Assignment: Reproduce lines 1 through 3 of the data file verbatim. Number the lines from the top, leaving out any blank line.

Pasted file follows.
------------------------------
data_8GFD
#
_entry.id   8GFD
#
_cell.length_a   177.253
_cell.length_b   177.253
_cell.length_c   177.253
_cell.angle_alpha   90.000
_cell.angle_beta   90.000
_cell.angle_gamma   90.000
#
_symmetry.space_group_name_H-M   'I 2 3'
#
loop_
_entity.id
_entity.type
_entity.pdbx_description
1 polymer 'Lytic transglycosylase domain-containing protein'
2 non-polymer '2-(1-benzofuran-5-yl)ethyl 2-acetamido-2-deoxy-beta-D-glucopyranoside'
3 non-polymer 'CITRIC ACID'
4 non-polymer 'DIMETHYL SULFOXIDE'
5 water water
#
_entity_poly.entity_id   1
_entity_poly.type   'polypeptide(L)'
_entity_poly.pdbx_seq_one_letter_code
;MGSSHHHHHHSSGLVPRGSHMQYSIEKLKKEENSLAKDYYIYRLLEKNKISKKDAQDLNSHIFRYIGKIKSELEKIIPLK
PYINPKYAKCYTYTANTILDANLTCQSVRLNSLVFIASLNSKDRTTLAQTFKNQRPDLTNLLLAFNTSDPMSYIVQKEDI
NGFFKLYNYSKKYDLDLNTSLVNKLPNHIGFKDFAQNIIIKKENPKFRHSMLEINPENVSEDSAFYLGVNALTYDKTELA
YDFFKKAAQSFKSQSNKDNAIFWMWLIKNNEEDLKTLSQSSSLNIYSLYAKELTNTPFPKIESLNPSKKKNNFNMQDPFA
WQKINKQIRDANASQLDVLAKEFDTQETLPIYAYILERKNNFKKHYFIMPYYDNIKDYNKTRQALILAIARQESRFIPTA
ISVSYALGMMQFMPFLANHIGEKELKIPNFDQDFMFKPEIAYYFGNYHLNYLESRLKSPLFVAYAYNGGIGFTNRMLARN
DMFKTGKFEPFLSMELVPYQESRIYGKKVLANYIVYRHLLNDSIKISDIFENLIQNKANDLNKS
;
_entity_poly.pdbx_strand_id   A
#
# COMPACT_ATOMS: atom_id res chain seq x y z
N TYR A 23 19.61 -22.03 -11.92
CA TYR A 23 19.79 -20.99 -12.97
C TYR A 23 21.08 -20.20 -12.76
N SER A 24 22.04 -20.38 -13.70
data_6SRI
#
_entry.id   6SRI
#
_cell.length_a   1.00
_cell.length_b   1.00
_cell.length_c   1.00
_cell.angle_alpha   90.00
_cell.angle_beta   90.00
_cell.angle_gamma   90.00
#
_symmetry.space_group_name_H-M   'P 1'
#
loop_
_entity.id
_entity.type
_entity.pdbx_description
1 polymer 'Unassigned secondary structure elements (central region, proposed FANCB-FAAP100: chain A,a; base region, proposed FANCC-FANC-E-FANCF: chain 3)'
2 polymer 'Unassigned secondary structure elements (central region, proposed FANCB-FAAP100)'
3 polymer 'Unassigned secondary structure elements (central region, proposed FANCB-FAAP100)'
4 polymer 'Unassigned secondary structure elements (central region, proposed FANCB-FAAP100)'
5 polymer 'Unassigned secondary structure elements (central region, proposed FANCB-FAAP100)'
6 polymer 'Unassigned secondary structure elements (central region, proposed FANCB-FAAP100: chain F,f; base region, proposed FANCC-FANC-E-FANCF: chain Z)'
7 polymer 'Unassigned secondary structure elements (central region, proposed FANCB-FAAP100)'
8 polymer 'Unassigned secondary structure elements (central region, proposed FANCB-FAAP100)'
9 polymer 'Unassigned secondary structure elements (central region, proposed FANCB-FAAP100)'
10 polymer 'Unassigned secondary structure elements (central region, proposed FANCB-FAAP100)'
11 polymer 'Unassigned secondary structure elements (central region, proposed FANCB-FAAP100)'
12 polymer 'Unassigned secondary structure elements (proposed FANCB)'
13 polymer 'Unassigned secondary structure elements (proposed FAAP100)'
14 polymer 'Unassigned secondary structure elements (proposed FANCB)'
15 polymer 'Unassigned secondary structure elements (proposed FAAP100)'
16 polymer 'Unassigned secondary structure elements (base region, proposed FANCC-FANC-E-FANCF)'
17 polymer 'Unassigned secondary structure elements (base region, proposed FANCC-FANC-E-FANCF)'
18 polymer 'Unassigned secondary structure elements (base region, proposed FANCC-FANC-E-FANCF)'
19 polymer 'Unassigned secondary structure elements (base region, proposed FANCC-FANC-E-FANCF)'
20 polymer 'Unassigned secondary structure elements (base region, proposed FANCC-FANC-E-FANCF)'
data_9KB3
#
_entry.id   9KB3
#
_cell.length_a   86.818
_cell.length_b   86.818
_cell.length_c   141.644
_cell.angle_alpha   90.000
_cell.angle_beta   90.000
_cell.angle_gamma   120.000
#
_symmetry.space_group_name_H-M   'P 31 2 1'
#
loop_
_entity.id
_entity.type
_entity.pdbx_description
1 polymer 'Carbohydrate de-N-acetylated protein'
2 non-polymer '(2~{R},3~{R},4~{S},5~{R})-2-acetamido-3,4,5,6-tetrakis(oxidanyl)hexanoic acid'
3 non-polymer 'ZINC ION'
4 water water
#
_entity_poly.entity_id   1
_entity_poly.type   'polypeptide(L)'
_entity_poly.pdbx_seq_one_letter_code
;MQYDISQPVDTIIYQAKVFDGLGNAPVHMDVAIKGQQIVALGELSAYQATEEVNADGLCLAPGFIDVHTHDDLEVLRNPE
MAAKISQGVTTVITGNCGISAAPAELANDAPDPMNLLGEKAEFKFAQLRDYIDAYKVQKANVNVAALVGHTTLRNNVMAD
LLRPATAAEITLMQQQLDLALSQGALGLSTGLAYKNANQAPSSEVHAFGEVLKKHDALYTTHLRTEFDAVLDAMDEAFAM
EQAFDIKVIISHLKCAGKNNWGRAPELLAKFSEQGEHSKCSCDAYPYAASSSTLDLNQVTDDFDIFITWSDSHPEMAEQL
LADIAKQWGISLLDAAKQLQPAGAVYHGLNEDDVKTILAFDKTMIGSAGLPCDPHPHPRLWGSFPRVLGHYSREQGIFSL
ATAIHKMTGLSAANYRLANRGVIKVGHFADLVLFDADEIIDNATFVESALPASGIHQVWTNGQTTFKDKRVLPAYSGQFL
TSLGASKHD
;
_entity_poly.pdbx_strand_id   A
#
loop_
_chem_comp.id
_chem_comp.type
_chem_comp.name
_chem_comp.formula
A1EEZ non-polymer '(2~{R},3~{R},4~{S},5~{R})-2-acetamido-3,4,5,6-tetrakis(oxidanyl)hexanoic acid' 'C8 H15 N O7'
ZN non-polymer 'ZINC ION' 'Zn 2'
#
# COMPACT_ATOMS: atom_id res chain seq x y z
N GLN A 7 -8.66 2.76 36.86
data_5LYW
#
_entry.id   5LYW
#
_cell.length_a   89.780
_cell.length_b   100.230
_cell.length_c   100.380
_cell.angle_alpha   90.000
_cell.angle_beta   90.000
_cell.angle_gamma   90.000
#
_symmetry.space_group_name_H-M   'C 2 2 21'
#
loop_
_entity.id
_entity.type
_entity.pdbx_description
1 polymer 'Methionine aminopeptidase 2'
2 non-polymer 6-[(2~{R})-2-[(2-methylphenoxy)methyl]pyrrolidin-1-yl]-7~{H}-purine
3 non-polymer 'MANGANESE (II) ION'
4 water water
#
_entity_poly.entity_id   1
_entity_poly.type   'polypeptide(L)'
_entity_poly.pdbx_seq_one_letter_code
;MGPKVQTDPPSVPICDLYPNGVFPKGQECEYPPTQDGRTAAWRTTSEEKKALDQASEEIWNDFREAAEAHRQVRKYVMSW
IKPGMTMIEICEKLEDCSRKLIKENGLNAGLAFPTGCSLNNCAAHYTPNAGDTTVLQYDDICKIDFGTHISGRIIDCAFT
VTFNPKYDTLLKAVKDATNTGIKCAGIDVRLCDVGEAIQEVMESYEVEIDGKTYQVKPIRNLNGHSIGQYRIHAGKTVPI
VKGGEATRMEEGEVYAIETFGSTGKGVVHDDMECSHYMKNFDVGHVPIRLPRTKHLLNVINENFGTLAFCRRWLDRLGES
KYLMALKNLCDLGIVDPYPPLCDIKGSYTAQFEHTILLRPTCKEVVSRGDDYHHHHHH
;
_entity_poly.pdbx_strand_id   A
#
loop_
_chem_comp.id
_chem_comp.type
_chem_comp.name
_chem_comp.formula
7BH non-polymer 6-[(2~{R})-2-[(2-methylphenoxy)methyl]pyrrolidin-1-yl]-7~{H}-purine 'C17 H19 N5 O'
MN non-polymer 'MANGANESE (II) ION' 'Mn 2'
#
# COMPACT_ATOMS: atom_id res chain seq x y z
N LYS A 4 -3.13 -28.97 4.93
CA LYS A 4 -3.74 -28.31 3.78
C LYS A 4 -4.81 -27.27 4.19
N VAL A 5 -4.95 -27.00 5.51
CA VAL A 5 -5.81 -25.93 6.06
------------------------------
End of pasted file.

data_8GFD
#
_entry.id   8GFD